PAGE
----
The other star cars of the Singapore Motor Show 2020: BMW M8 Competition, Porsche 935 and a Lexus LC500 in a special coat of paint

The best of the rest star cars of the Singapore Motor Show 2020

So, you may already know that the sixth edition of the Singapore Motor Show 2020 is happening over this weekend at the Suntec Singapore Convention & Exhibition Centre, and read about our picks of the show. 

After having canvassed the two floors of this year’s Motor Show, we’ve come up with three more cars for you to feast your eyes on while there. As with the previous four cars, you can also, if you so chose, buy all these cars… but for one.

BMW M8 Competition

The biggest things at the BMW stand were two cars at opposing ends of the carmaker’s range here. The first being the upcoming 2 Series Gran Coupe (Munich’s long-awaited answer to the Audi A3 Saloon and Mercedes-Benz A-Class Saloon), and the other, at the far end of the product spectrum from the aforementioned is the M8 Competition, based of course on the 8 Series.

It’s got a whopping price tag of S$724,888 (a marginally less expensive non-Competition M8 isn’t available here), though it also comes with a whopping amount of equipment including standard-fit 20-inch forged alloys, carbon fibre roof, high-backed electrically-adjustable bucket seats and an Alcantara headliner. 

To say nothing of its whoppingly powerful engine. The 4.4-litre, twin-turbo V8 develops an almighty 625hp. Driving all four wheels (a rear-wheel-drive mode is available, though that necessitates the disabling of the electronic safety nets) through an eight-speed automatic gearbox, it’ll get from zero to 100km/h in just 3.2 seconds…

… which is incidentally the speed in which the thing will empty out your bank account. Just kidding, but not really.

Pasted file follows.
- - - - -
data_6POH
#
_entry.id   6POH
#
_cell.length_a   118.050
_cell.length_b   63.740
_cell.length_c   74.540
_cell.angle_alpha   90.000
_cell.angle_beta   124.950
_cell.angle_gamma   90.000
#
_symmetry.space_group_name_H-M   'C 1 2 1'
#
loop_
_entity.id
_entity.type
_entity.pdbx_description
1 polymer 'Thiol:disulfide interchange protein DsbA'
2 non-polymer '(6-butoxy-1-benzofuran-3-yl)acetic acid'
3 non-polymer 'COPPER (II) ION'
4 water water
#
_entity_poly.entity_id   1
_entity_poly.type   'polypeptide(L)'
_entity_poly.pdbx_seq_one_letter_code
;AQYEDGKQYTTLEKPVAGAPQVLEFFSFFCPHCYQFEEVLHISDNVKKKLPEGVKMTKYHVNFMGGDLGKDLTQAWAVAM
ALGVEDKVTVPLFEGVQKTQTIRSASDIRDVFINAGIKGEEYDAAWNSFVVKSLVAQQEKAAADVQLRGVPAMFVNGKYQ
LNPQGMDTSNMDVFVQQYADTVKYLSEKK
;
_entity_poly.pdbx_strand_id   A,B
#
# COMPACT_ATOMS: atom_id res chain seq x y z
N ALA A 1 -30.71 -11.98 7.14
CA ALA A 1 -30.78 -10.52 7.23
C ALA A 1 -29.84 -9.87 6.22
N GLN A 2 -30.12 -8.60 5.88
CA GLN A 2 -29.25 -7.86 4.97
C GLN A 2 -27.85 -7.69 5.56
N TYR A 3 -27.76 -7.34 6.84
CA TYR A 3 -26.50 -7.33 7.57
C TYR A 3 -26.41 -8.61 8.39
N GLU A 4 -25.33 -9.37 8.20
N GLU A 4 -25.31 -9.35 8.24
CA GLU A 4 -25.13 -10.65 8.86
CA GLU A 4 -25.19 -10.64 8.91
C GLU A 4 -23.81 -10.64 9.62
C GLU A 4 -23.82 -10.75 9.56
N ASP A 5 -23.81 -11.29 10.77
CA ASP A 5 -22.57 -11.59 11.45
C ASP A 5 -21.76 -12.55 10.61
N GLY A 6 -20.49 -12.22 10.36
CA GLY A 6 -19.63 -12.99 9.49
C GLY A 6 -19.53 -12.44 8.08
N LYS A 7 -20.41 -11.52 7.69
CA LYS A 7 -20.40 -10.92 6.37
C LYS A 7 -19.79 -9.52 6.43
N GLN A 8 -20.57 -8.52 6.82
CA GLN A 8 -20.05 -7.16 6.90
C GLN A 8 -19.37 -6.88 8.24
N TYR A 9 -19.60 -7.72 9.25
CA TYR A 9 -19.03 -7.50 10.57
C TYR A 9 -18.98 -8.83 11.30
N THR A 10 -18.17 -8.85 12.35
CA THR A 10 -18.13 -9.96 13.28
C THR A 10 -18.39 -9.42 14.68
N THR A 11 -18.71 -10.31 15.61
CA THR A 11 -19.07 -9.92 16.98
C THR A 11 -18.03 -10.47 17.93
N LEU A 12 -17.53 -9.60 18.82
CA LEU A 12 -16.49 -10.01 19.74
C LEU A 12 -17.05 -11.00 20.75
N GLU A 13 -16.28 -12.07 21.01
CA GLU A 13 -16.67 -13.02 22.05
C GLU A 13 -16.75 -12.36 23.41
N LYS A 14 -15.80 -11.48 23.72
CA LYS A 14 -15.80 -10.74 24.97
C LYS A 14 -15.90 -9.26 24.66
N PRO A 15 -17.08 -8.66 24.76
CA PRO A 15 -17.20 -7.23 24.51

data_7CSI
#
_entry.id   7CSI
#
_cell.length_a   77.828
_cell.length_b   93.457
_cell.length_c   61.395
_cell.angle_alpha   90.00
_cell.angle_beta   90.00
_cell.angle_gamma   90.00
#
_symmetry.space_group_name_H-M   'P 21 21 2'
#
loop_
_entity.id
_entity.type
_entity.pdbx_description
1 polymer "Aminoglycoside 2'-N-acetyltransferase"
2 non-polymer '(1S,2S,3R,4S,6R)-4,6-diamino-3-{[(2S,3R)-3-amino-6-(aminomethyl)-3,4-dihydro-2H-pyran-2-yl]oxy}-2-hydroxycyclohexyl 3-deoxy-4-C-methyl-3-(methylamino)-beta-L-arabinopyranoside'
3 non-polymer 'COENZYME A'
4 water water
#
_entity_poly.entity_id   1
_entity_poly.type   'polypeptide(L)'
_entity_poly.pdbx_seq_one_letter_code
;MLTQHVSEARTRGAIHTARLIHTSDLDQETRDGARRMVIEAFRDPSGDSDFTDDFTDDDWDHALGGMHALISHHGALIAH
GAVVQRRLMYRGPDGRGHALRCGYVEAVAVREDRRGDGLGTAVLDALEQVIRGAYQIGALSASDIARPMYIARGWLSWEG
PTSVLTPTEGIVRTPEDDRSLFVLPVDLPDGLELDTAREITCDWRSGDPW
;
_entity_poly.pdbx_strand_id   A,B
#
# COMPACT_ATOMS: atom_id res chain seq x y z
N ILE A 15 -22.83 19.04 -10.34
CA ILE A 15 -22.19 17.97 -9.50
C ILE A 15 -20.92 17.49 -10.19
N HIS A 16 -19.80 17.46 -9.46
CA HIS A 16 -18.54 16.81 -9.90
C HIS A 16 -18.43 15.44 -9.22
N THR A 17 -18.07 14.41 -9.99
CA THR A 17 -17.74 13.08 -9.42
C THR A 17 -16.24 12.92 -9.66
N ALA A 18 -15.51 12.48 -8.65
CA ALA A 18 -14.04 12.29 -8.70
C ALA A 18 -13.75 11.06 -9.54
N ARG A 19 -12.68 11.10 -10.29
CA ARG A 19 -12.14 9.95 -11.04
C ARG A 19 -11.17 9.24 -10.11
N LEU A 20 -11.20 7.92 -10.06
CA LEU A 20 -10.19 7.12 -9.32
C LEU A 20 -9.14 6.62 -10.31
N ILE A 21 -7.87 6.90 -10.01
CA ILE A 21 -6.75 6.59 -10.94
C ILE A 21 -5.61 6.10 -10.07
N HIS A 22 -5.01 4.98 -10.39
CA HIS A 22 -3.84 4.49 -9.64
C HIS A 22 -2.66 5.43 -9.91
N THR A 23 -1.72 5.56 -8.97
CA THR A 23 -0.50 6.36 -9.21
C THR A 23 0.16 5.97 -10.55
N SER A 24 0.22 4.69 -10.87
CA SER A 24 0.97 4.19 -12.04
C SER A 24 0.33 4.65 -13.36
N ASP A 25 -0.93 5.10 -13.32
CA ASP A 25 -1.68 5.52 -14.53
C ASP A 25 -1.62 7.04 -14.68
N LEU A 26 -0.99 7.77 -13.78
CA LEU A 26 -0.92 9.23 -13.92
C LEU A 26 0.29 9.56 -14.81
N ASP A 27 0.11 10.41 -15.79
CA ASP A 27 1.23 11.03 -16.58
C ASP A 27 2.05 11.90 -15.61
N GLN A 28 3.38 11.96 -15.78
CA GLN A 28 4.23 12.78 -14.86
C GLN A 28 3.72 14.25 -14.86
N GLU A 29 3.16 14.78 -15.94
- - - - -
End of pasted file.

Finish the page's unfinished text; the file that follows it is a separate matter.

Lexus LC500 Nori Green Pearl

From one grand tourer to another, but this time, it’s from the mysterious Orient, in the form of the Lexus LC. There’s nothing much to say about this Lexus LC500, except that it has a special coat of paint, an almost iridescent shade of green that shifts depending on where the light is hitting it.

In addition to the exterior colour, which is only offered on a limited number of cars – with just a single one allocated for Singapore – as part of the Japanese carmaker’s Inspiration Series, there’s also a two-tone tan-and-black interior.  

The purpose of bringing it in, says Lexus dealer Borneo Motors is to keep interest in the big coupe up ahead of its soft-top counterpart, the LC Convertible’s launch later this year. 

And the LC needs it, since we think it’s one of the most underrated grand tourers on sale today. It’s got presence, a sonorous five-litre V8 and is adept at long-haul cruising.


Porsche 935

The Porsche 935 is not road-legal, not race-legal (technically, you could homologate it for a race series, but realistically, nobody will), cannot be used on public roads and costs nearly three times as much as the 911 GT2 RS it’s based on. This is despite both cars having identical drivetrains, in the form of a 3.8-litre, 700hp twin-turbo flat-six hooked up to a seven-speed dual-clutch gearbox.

Unveiled in the summer of 2018, the 935 is a very, very expensive plaything. Of course, the reason why it’s so desirable is Porsche only made 77 of them, with deliveries to customers following a year after that. 

Another reason for its appeal is the fact it’s so outlandish. Its exterior is carbon fibre with a monstrous rear wing as tall as the roof and a pair of centrally mounted titanium tailpipes. Its interior is, as you’d expect, even more carbon fibre, with an integral roll cage, six-point racing harness, race car-style dashboard and a shallow U-shaped steering wheel. 

But the biggest reason why the new 935 makes Porsche fans’ hearts beat a little faster is the amount of nostalgia it evokes. It takes its name from a Le Mans-winning race car from the late 1970s and the new model is full of styling cues that recall the original, from the Martini Racing livery, to the orange disc wheels and elongated rear end.